Meningitis symptoms warning: New DEADLY strain of condition on the rise

Experts are concerned that many teenagers in the UK are unprotected from a deadly new strain of meningitis.

Cases of meningococcal W meningitis and septicaemia (MenW) have been rising for several years.

In 2015, a new MenACWY vaccination programme was introduced for teenagers in order to combat its spread.

However, only a third of school leavers in 2016 had the vaccine.

New research has revealed a worryingly low awareness of the risks.

Additionally, data shows that just 33 per cent of teenagers between the age of 14 and 18 think meningitis vaccines are needed at school or university.

The research, supported by Meningitis Research Foundation and the Confederation of Meningitis Organisations, discovered that 29 per cent of teenagers incorrectly believe meningitis is not contagious, while a further 29 per cent don’t know whether it is or not.

Meningitis is an infection of the protective membranes that surround the brain and spinal cord, according to the NHS.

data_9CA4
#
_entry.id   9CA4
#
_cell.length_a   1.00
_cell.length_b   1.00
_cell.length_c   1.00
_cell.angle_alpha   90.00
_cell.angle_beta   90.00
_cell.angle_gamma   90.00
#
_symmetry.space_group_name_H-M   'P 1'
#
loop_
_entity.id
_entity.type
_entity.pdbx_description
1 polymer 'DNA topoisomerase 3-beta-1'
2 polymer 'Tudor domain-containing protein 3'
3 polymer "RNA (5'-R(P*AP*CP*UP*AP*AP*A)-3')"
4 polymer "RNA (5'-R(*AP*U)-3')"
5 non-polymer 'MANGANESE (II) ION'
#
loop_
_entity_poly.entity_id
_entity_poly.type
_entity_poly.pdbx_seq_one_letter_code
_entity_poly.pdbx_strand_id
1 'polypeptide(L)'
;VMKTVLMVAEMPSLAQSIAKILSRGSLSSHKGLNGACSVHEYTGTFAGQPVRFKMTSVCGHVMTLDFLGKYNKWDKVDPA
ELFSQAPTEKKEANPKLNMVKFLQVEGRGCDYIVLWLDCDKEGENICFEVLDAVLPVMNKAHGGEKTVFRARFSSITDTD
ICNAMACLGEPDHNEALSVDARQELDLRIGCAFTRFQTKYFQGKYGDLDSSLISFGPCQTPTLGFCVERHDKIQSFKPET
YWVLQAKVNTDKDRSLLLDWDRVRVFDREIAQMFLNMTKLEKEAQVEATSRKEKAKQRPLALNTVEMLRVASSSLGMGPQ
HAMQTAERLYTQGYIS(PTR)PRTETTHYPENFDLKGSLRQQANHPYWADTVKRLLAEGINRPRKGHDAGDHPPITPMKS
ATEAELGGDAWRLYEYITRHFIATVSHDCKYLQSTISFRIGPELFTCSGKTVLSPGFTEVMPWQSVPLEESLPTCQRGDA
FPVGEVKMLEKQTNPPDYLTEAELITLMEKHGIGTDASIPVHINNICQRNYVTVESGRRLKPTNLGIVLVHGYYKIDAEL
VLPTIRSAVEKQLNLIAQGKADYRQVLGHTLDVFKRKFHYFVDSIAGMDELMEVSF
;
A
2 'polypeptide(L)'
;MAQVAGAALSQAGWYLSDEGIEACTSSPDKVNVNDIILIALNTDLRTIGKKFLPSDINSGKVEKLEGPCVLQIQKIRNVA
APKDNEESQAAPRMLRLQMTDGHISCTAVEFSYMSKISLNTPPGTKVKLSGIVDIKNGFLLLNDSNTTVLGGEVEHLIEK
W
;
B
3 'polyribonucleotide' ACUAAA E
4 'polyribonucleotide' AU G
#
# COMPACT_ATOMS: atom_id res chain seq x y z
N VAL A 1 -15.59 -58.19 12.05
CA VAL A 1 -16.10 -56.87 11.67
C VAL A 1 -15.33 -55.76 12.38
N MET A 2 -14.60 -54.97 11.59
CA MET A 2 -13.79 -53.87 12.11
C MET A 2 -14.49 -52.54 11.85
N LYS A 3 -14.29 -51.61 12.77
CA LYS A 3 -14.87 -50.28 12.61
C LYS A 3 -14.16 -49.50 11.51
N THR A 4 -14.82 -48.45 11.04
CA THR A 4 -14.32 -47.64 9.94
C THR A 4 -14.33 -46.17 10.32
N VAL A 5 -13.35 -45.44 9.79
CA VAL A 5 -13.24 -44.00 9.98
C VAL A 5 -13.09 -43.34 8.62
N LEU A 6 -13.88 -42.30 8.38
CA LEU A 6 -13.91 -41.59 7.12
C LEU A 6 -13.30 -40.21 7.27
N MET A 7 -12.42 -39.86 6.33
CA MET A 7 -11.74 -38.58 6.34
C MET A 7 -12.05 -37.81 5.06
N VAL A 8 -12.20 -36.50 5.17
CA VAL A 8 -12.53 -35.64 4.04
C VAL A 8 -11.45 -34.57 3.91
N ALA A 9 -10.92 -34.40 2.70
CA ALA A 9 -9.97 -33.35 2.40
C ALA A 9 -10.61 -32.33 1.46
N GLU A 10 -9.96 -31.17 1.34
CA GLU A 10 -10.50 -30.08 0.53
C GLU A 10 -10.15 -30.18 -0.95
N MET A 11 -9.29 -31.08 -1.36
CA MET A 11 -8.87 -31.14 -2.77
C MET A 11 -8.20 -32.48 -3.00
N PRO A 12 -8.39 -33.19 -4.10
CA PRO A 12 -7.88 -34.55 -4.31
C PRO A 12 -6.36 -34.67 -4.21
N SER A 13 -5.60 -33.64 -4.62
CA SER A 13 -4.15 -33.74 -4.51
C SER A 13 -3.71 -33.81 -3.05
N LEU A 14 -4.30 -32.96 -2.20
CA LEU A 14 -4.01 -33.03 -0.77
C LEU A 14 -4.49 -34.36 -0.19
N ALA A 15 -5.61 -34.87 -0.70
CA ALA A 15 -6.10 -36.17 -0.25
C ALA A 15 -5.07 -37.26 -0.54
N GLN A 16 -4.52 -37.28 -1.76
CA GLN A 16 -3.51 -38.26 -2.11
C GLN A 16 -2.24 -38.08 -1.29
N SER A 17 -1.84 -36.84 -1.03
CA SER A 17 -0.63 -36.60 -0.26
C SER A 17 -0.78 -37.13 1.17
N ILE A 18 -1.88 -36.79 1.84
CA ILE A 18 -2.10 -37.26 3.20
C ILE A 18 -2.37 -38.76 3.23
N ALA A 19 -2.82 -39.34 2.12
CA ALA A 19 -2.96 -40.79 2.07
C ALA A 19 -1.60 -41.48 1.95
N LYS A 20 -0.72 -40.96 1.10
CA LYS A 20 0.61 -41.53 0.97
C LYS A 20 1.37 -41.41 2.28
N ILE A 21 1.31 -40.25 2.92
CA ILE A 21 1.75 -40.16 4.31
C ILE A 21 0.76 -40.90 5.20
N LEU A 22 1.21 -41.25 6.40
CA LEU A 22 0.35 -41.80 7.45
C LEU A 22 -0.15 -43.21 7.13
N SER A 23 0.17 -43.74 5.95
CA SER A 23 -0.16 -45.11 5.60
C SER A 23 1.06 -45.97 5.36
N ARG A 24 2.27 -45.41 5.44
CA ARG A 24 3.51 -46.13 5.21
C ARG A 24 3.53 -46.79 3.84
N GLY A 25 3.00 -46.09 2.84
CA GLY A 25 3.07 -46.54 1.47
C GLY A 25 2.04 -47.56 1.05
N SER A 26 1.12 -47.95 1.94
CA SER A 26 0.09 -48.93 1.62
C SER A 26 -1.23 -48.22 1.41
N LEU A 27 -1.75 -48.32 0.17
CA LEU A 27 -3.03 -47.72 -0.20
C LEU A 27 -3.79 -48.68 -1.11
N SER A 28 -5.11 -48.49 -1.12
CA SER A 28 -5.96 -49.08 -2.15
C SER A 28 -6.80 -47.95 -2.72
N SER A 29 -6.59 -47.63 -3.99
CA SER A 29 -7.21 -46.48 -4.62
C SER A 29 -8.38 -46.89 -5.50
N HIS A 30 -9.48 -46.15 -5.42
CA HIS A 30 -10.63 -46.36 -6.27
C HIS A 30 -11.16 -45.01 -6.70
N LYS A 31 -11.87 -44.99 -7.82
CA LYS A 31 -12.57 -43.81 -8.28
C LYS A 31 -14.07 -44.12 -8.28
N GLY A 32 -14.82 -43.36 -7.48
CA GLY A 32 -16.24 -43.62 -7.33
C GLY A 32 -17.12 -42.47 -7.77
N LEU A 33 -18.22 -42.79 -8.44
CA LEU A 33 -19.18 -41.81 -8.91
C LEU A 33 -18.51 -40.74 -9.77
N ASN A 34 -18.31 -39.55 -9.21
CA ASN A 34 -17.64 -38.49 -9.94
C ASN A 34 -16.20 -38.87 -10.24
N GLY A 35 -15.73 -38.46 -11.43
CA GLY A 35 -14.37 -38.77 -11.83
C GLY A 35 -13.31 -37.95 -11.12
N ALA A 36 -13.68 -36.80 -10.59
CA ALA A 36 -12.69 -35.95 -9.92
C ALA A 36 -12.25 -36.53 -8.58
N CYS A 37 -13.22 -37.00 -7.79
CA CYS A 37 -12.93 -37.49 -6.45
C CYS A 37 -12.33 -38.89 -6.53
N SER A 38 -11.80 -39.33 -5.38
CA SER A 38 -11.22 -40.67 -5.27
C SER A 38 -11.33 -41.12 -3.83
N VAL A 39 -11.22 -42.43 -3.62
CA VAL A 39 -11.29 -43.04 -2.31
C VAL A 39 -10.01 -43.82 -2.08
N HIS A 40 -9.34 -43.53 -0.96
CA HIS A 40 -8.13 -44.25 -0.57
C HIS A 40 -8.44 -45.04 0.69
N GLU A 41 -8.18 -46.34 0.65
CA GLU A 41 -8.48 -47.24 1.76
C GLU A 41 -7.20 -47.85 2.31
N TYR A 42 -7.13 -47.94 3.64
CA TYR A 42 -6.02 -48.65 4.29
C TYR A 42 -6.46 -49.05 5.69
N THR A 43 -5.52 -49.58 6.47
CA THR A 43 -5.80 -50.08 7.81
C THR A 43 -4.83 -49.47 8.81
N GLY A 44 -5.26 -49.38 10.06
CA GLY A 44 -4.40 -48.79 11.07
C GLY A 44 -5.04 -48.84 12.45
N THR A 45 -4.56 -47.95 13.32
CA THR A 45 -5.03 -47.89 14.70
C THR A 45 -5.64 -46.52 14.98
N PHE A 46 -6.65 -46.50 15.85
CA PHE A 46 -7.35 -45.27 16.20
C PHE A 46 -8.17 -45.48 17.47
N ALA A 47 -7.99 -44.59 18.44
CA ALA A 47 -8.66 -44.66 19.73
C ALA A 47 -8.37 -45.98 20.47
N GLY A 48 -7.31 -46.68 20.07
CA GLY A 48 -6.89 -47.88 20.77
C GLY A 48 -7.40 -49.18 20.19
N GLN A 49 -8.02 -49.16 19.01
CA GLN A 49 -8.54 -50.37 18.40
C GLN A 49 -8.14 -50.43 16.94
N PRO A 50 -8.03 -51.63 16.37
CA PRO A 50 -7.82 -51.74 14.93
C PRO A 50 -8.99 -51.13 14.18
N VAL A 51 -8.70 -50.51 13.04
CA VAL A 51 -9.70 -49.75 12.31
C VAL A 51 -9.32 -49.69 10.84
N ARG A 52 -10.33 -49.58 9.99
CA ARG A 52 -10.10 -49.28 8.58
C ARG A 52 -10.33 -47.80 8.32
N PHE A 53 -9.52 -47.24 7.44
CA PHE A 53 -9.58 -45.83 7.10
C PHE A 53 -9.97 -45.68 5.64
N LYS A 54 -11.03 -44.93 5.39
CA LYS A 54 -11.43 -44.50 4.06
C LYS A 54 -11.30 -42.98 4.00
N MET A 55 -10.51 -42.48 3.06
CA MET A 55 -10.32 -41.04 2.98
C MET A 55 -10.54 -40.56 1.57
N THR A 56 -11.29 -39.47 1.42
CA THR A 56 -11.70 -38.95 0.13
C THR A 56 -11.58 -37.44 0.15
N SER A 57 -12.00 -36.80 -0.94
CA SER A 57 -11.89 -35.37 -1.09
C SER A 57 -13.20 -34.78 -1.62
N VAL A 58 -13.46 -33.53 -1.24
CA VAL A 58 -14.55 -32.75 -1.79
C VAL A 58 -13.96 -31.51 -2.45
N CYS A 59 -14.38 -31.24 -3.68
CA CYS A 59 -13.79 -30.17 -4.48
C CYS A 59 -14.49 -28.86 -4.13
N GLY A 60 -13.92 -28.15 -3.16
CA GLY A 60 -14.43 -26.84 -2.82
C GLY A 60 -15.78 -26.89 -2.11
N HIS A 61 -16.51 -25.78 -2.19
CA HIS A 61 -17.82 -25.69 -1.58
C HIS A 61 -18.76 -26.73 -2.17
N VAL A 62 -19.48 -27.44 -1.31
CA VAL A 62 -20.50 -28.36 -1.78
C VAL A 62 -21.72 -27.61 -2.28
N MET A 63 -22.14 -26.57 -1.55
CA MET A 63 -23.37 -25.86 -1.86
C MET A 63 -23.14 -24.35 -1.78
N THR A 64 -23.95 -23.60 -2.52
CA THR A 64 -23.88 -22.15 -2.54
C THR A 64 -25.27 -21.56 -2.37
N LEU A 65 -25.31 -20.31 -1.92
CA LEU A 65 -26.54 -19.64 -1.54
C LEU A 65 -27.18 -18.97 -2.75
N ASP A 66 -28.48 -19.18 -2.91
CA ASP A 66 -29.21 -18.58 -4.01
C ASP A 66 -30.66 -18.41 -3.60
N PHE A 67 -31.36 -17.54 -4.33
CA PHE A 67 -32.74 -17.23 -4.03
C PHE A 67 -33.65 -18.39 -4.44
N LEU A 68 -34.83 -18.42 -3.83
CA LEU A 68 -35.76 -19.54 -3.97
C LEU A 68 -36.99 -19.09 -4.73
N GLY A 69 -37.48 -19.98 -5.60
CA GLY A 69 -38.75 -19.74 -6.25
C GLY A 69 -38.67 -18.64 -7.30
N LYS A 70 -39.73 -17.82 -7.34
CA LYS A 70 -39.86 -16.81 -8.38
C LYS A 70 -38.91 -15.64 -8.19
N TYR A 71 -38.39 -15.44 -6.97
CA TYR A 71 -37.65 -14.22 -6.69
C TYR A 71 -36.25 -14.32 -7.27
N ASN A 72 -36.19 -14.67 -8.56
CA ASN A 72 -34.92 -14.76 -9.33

Symptoms include headache, vomiting, limb pain, fever, and cold hands and feet. 

If a rash or neck stiffness develop, you should seek medical attention as soon as possible.

There is an urgent campaign for teenagers to be vaccinated in time for the start of term for university.

Students are at a particular risk because they mix with so many other people, some of whom could be unknowingly carrying the bacteria.

If a vulnerable person encounters the bacteria, they risk suffering life-threatening meningitis or septicaemia.

Experts are warning now could be the last chance for young people to get a life-saving vaccine.

Ideally students should be vaccinated more than two weeks before starting university, but they can still get the MenACWY vaccine from a GP once they start.

To find out if you're eligible for a free MenACWY vaccine, check here.



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